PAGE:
Apple 1980 - The Other Side of the Hidden Curriculum

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The Other Side of The Hidden Curriculum: Correspondence Theories and The Labor Process
Michael W. Apple/University of Wisconsin-Madison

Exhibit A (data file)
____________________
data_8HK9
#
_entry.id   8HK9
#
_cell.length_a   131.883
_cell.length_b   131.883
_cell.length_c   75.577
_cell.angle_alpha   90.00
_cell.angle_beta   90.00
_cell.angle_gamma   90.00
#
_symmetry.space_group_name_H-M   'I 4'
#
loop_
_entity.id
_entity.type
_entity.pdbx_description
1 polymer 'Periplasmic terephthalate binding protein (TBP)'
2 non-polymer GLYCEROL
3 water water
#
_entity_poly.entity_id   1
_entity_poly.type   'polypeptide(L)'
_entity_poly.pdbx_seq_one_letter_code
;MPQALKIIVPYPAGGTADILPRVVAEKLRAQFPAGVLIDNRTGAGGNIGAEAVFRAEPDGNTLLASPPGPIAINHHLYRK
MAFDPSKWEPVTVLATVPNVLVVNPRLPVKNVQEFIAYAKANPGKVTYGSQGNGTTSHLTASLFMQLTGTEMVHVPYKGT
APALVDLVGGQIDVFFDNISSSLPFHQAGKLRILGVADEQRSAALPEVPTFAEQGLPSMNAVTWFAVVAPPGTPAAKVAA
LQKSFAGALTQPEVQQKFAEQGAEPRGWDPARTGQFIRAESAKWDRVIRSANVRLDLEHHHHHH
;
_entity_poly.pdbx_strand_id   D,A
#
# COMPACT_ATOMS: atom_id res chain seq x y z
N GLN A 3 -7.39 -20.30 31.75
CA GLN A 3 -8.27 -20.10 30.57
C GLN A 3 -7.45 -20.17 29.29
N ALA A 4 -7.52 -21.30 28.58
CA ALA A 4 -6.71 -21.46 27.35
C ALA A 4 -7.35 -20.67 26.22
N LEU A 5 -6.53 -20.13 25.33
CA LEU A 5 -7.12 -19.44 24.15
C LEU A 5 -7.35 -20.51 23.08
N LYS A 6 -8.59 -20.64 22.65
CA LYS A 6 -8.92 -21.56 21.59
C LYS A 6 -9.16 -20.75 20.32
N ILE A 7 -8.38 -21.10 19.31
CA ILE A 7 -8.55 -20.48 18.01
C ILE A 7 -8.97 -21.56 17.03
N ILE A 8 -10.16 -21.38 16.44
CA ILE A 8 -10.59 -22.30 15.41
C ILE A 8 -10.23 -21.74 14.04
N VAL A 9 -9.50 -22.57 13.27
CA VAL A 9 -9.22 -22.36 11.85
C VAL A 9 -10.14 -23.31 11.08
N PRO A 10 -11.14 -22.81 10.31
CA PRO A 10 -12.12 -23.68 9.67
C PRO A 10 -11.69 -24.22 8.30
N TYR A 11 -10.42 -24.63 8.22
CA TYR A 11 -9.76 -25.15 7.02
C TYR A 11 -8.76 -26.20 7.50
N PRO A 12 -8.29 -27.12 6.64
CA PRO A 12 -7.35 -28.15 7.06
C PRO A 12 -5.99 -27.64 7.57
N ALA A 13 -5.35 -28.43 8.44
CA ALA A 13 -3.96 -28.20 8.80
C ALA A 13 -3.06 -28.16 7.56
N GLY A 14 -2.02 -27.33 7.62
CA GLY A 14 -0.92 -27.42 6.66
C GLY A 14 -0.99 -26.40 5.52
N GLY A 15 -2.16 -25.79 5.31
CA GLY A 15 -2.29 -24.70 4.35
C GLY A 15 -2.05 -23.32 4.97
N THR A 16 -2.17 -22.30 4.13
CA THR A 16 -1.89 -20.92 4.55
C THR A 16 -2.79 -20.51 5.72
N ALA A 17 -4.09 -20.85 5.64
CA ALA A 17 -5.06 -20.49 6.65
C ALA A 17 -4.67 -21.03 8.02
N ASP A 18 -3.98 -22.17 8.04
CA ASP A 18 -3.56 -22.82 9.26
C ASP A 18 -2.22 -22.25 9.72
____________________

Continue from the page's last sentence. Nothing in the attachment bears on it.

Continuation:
The laws of physics determine the shape any object will take in an ordinary mirror. The image may be distorted by imperfections in the glass, but, by and large, what you see is what you get. The internal composition of the mirror reproduces the external object standing in front of it. This set of laws may be good for thinking about optics, but it is questionable whether it is adequate for thinking about schools. However, we - - and especially many of us on the left side of the political spectrum - - tend to act as if it is adequate. We see schools as a mirror of society, especially in the school's hidden curriculum. A "society" needs docile workers; schools, through their social relations and covert teaching, roughly guarantee the production of such docility. Obedient workers in the labor market are mirrored in the "marketplace of ideas" in the school. But, as I shall try to show in this article, such mirror image analogies are a bit too simple both in the school and in the supposedly mirrored external object, the work place. The assumptions behind most recent analyses of the hidden curriculum can generally be grouped around a theory of correspondence. Broadly, correspondence theories imply that there are specific characteristics, behavioral traits, skills and dispositions that an economy requires of its workers. These economic needs are so powerful as to "determine ''1 what goes on in other sectors of a society, particularly the school. Thus, if we look at our educational institutions, we should expect to find that the tacit things that are taught to students roughly mirror the personality and dispositional traits that these students will "require" later on when they join the labor market. One of the most recent explications of this kind of analysis is, of course, found in Bowles and Gintis's Schooling in Capitalist America. Here the hidden curriculum is differentiated by economic class and by one's expected economic trajectory. The arguments presented by Bowles and Gintis have led a number of investigators to argue that this differential hidden curriculum can be seen in lower class sudents being taught punctuality, neatness, respect for authority, and other elements of habit formation. The students of more advanced classes are taught intellectual openmindedness, problem solving, flexibility, and so on skills and dispositions that will enable them to function as man _agers and professionals, not as unskilled or semi-skilled laborers. Though the socio-economic causes of this differentiated hidden curriculum are seen as quite complex, still the fundamental role of the school is seen as the rough reproduction of the division of labor outside of it. The school is a determioed institution. Now social phenomenologists, philosophers of science, critical social theorists, and others have maintained that how we act on the world, be it the